By a long shot, City Hall and the CN Tower are Toronto’s most recognizable structural icons; there are few others that can rival such an immediate association with the city. You could add Daniel Libeskind’s Crystal expansion of the Royal Ontario Museum to a longer list, or Will Alsop’s floating tabletop that defines OCAD University. But for the most part, the city’s preference for condo towers over starchitecture has meant there are few urban symbols beyond the clichés.
It wasn’t always like that. The largest city in Canada has its share of stellar mid-century modern examples, two of which play a feature role in The Weeknd’s “Secrets” video.
The video opens with a woman running down a red carpeted hallway and then floating in a sea of red before the camera pulls back to reveal a bank of glass elevators partially encased in red metal. For Torontonians, those cylindrical elevators are enough of a clue to recognize the Reference Library by architect Raymond Moriyama.
When the library first opened in 1977, it was a considered a symbol of the future with its multi-storey atrium and circular stairwells that encourage visitors to move between levels. While most public libraries at the time were lined with cubicles and offered visitors crowded rows of open stacks, the Reference Library was wide open and inviting.
Most of the books and periodicals are kept out of sight and accessed by request only, which leaves the floors spacious enough for sofas to lounge on and big tables to share with strangers. These are familiar moves now for most modern-day libraries, but not back then.
The red carpeting was one of its signature features and when the building underwent a major $34-million renovation in 2012, the carpet was replaced with the same fiery red hue.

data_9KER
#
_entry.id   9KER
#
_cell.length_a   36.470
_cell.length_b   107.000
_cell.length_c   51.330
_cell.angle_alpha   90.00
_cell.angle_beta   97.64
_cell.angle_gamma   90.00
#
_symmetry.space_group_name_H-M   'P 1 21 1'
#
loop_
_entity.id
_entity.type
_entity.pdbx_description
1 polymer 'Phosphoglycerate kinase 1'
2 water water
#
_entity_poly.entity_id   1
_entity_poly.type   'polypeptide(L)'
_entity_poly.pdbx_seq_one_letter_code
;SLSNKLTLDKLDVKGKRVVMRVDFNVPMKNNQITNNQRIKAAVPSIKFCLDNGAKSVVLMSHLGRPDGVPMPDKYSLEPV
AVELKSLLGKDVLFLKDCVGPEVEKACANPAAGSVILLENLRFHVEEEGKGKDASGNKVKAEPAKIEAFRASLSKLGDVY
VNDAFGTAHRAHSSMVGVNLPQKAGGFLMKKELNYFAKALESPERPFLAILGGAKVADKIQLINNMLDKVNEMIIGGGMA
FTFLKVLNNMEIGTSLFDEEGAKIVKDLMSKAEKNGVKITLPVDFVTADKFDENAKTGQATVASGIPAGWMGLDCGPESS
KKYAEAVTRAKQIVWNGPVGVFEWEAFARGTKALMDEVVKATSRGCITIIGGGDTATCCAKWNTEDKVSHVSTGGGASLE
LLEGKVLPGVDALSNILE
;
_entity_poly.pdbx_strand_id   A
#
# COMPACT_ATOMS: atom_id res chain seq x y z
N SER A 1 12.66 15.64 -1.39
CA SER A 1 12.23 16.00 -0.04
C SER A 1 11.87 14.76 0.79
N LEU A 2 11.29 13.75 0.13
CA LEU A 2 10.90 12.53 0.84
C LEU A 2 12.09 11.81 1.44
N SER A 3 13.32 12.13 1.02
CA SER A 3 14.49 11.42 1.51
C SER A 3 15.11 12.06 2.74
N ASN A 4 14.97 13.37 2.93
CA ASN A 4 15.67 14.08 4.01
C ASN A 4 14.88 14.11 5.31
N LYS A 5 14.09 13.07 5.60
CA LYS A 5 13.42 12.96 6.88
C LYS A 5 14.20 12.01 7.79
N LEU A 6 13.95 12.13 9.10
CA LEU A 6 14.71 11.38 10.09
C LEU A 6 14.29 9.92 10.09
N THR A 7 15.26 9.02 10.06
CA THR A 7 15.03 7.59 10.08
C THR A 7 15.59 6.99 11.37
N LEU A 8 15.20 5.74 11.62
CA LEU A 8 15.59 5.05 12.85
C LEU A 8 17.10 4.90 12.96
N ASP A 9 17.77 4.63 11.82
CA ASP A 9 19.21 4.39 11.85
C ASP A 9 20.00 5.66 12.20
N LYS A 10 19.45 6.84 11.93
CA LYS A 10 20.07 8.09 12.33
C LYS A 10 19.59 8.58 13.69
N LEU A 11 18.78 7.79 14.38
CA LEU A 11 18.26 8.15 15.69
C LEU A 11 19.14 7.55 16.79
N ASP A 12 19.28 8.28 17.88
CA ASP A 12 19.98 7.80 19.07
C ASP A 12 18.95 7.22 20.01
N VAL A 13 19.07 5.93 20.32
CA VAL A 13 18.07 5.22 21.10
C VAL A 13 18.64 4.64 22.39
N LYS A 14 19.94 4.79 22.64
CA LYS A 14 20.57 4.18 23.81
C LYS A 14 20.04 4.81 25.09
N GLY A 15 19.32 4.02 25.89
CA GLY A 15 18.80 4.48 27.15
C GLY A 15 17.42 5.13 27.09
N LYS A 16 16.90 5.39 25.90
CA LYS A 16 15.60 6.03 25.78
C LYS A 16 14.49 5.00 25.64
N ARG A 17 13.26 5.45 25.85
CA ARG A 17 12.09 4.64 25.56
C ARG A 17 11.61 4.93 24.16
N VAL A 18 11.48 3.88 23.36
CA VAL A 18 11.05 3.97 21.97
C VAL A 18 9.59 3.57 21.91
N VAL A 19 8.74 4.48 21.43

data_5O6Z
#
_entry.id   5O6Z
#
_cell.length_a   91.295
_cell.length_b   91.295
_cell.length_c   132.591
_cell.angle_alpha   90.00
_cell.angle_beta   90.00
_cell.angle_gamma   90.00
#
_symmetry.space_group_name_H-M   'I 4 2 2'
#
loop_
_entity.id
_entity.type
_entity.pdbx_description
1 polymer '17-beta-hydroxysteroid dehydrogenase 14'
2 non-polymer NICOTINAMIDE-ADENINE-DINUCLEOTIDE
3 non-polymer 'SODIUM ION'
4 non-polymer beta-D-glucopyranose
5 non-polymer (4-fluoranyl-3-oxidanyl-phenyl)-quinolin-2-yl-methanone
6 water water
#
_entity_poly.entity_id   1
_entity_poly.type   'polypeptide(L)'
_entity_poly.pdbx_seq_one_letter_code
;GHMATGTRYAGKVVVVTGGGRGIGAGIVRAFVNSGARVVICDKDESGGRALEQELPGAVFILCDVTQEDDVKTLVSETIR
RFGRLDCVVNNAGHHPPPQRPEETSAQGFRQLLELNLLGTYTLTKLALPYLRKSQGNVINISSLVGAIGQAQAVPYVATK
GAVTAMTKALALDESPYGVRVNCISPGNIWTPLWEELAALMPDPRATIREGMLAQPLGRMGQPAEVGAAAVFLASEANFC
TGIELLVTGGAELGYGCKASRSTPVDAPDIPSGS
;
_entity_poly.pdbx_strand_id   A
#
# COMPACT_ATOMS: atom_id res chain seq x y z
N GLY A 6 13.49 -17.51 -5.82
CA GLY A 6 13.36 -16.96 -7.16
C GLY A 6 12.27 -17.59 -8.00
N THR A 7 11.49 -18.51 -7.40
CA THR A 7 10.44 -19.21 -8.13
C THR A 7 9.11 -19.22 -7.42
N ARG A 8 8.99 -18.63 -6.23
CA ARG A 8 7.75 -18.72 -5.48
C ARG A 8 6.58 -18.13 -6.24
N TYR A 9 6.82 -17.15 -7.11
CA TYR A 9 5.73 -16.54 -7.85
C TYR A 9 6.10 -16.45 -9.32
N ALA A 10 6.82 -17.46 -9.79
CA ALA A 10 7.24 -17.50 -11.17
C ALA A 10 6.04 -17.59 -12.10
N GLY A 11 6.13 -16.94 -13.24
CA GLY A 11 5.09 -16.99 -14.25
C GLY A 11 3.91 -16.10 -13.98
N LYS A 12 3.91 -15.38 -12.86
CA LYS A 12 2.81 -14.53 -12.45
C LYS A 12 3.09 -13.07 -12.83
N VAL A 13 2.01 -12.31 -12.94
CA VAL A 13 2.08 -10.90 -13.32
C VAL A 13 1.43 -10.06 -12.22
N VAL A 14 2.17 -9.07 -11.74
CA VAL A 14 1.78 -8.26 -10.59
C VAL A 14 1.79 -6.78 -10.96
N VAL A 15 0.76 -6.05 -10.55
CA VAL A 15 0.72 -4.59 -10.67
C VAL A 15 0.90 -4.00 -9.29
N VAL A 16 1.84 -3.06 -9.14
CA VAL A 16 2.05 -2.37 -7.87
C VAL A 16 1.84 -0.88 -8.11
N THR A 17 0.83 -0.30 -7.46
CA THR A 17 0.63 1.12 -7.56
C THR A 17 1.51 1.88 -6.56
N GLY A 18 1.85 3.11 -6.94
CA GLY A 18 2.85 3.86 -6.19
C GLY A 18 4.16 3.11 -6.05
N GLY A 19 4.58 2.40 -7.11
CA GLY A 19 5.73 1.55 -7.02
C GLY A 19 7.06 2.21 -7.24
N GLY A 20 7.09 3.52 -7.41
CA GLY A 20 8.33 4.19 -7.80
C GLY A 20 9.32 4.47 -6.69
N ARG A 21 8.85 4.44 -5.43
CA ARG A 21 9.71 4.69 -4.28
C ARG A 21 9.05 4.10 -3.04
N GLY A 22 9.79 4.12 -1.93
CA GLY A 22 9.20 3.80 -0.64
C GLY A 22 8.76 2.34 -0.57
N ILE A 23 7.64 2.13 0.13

In the hands of director Pedro Martín-Calero, the crimson floor is cranked up a bit more brightly, as is the grid of ceiling lights that give the interior the look of a Kubrick-ian space station.
The second location in the “Secrets” video is harder to pinpoint, but there is no mistaking its raw concrete walls as brutalist inspired. In fact, it is the Andrews Building, part of the University of Toronto at Scarborough. Originally built in 1966, the satellite campus building is considered a notable (if slightly flawed) example of brutalist architecture, designed by Australian John Andrews.
Of course, before The Weeknd laid claim to showing his native Toronto in a new light, there was Drake who regularly and unabashedly celebrates his love for ‘The Six’ in his songs and with covers that show the city off in new ways. The rapper gave the CN Tower a new coolness when his 2016 album cover showed a mini version of himself seated at the edge of the Sky Pod – an image that quickly turned meme.
The “Secrets” video is more covert in its adulation of lead singer Abel Tesfaye’s hometown. Interestingly, when Azure contacted Moriyama & Teshima Architects for the firm’s impressions of its famed library becoming an instant video star, staff there had heard about the video but few had found time to watch it.
Jason Moriyama did finally have a look at it and he loved the way it Escher-ized both interiors. “It is remarkable to see a homegrown story like this,” he said, “where a musician has looked to his roots and used buildings he was familiar with as a supporting act.”